- data: set the path to our yaml file (This is provided when we downloaded the dataset from Roboflow)
- cfg: specify our model configuration
- weights: specify a custom path to weights. (Note: We can specify the pretrained weights we downloaded up above with the shell script)
- name: result names
- hyp: Define the hyperparamters for training
And run the training command:
!python train.py --batch-size 8 --img 416 416 --data '../data.yaml' --cfg cfg/yolor_p6.cfg --weights '/content/yolor/yolor_p6.pt' --device 0 --name yolor_p6 --hyp '/content/yolor/data/hyp.scratch.1280.yaml' --epochs 50
Evaluate Custom YOLOR Detector Performance
Now that we have completed training, we can evaluate how well the training procedure performed by visualizing the logs in
runs folder via Tensorboard:
We can also simply plot the the results directly in Colab:
Visualize YOLOR Training Data
During the training process, YOLOR applies augmentations to the images. We can visualize original images as well as augmented images:
Run YOLOR Inference on Test Images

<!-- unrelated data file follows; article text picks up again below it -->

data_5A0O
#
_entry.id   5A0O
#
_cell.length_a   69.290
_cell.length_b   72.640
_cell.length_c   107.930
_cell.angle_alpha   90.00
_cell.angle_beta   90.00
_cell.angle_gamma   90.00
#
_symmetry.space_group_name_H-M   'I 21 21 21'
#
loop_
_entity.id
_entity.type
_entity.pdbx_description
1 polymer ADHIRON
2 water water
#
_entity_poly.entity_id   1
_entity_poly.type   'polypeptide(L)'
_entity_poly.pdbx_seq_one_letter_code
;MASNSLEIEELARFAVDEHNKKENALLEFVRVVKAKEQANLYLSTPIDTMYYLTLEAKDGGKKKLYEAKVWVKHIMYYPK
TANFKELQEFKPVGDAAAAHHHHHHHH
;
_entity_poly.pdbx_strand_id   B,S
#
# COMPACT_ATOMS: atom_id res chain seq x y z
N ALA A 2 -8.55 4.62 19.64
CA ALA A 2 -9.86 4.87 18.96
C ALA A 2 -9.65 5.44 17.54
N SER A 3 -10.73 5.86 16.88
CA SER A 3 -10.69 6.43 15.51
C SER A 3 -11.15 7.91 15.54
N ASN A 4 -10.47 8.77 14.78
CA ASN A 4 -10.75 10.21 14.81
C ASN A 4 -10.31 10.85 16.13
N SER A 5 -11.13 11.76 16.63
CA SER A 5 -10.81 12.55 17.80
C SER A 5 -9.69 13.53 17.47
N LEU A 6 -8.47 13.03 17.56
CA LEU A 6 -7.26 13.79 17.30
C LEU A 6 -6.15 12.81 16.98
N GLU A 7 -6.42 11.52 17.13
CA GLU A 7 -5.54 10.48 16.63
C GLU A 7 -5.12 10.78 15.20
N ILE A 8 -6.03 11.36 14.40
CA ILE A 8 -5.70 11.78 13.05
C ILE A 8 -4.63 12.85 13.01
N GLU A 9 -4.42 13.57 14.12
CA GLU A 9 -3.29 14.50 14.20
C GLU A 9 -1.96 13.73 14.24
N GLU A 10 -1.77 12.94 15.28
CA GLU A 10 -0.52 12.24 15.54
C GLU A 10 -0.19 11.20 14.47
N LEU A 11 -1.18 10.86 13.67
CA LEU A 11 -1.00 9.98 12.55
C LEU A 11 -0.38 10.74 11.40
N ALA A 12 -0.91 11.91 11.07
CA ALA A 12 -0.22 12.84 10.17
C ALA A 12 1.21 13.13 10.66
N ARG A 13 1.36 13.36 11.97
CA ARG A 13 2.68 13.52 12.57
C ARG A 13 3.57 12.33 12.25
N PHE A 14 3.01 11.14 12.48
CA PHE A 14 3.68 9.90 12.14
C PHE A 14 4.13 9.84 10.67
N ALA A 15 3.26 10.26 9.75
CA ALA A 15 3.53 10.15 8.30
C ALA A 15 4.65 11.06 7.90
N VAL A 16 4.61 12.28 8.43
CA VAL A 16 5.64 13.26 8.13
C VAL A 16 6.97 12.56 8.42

Now we take our trained model and conduct an inference on test images from when we downloaded our dataset from Roboflow. All weights from the training process can be found in the
To kick off inference, we run the command with the following parameters:
- conf: The model confidence to make a prediction (higher confidence required makes less predictions)
- source: Can accept a directory of images, individual images, video files, and also a device's webcam port.
- weights: Here you specify which model you want to use from the
- names: here you specify the names of the different classes of your model (we generate this earlier in the notebook based on the YAML file)
To run the inference:
!python detect.py --weights "runs/train/yolor_p6/weights/best.pt" --conf 0.4 --source ../test/images --names ../data.names
Export Saved YOLOR Weights for Future Inference
Now that we have created our YOLOR object detector, it might be a good idea to export the weights out of Colab for use on a different project. To do so we import a Google Drive module and send them out:
from google.colab import drive drive.mount('/content/gdrive') %cp /content/yolor/runs/train/yolor_p6/weights/best.pt /content/gdrive/My\ Drive
Your YOLOR Model is Now Trained on a Custom Dataset
YOLOR is an incredibly powerful, state-of-the-art object detection model. In this tutorial you were able to learn how to:
- Prepare the YOLOR Environment
- Download Custom Object Detection Data using Roboflow
- Run the YOLOR Training Process
- Visualize YOLOR Data
- Using your trained YOLOR model for inference
- Export your model to Google Drive